Open Research: Industry focus: Insurance
The insurance industry has been largely undisrupted for almost forever, it seems – we have a pretty fixed image of what the business is. While other major industries like music and tv have undergone heavy disruption and development in the wake of the digital revolution, it has had much less impact in the insurance business. This is mainly due to the market being relatively stabil and it has grown with a ecomony in which people and companies owns and earns and spends more and more. However the recent financial crisis has spawned a new area where ownership and material matters are changing. We are seeing several new initiatives and challengers in the market that indicates the digital potential of the insurance industry are starting to be uncovered. This article tries to contextualize this change and gives some concrete action points for industry leaders.
Access trumps ownership
From a digital outset of course you can’t really download an insurance or anything else to threaten the market directly. As there was nothing to fix, it has been allowed to run its old well tested course. However, as we see the technology transform our culture and the way we live and interact as humans, we find better and simpler ways to solve “the jobs to be done”. One could argue that the insurance industry has large similarities to the financial industry – that is currently challenged because of it’s lack of innovation and transparency leading to newcomers being able to challenge the industry. Overall the insurance industry is like many other “immaterial” business changing and challenged due to the changes brought about by digitalization and an increasing networked economy.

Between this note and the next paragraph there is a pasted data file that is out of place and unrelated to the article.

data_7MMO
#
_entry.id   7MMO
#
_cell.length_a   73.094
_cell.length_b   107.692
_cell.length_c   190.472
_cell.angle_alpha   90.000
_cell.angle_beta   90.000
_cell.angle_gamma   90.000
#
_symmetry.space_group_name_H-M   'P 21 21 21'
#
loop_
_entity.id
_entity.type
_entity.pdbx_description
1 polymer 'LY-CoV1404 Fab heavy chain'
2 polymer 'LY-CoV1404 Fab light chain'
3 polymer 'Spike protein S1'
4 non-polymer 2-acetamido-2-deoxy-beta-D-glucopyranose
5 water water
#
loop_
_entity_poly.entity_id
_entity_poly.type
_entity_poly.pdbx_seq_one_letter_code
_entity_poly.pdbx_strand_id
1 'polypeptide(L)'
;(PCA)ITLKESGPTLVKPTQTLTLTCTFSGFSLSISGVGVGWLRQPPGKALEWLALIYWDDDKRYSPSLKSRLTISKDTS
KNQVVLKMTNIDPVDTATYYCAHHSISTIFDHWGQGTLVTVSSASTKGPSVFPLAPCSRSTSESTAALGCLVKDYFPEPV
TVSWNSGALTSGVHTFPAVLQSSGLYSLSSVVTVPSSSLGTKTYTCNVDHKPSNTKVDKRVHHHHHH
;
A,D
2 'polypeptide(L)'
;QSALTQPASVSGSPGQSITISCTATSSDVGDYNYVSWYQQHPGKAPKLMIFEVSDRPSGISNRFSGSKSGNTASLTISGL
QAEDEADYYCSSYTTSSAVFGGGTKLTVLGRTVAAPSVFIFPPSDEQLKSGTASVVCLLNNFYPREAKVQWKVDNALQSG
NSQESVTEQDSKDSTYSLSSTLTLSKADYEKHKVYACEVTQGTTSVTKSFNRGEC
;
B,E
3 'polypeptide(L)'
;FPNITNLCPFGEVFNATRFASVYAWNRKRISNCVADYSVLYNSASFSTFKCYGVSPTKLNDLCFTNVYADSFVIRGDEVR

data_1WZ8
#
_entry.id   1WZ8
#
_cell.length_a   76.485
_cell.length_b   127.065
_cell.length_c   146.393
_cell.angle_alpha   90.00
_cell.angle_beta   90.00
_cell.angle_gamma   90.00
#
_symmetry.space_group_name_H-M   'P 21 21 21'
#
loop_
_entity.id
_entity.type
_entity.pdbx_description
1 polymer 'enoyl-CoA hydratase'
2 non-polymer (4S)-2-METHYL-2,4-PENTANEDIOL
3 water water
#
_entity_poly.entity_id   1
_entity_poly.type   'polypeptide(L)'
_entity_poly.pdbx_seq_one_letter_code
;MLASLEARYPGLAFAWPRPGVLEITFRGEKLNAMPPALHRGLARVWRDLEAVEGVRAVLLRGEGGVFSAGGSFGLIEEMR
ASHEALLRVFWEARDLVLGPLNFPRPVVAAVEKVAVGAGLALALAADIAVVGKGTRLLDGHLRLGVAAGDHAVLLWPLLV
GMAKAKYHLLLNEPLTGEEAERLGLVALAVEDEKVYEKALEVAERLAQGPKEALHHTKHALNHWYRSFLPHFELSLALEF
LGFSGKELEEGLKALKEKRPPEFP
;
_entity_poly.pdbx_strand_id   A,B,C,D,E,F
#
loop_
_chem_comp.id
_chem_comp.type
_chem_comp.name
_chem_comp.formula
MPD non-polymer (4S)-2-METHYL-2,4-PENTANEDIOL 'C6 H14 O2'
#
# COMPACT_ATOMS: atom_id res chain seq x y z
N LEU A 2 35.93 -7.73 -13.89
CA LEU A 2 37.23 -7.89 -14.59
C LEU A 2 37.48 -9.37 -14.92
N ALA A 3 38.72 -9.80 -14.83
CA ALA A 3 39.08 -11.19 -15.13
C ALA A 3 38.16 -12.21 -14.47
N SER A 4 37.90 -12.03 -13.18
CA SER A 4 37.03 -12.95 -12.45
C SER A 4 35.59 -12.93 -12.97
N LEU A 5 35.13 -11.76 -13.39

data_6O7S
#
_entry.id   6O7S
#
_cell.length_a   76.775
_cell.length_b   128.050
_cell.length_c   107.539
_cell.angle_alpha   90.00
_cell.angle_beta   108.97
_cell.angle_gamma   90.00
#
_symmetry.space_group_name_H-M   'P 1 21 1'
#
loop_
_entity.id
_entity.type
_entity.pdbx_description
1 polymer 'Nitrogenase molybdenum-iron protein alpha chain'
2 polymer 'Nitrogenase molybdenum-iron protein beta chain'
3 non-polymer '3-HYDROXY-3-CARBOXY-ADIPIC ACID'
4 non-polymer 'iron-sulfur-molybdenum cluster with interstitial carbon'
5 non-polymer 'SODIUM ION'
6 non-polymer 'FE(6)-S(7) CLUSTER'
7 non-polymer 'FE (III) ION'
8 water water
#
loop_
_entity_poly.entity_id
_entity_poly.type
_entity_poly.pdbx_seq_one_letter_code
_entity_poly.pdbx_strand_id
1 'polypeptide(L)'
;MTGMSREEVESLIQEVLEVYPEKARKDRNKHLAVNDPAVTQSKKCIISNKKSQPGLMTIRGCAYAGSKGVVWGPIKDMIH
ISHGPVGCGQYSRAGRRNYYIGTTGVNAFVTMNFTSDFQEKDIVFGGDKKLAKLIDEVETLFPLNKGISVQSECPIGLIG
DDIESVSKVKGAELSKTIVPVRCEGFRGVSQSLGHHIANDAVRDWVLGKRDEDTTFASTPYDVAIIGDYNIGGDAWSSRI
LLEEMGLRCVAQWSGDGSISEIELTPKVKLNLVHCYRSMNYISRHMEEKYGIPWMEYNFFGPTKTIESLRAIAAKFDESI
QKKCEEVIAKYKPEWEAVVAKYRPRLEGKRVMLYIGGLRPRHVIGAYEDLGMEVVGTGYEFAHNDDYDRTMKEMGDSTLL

Insurance is fundamentally social, now digital is social so…
Before we go to the beef it is well worth to ponder a little about what insurance is. Insurance is really a fundamentally social way of dealing with accidents or unfortunate events by distributing the risk on as many as possible. Before formal insurance corporations was in place in the late 17th, insurance was fundamentally a community business – where small communities would collectively save funds for emergencies that would harm the community. In example, Greeks and Romans introduced the origins of health and life insurance c. 600 BCE when they created guilds called “benevolent societies” which cared for the families of deceased members, as well as paying funeral expenses of members. Guilds in the Middle Ages served a similar purpose. “Friendly societies” existed in England, in which people donated amounts of money to a general sum that could be used for emergencies. (reference en.wikipedia.org). In a sense the insurance industry we have today has really just commercialized these social systems and with the emergence of digital platforms we are seeing a return of social “business models”.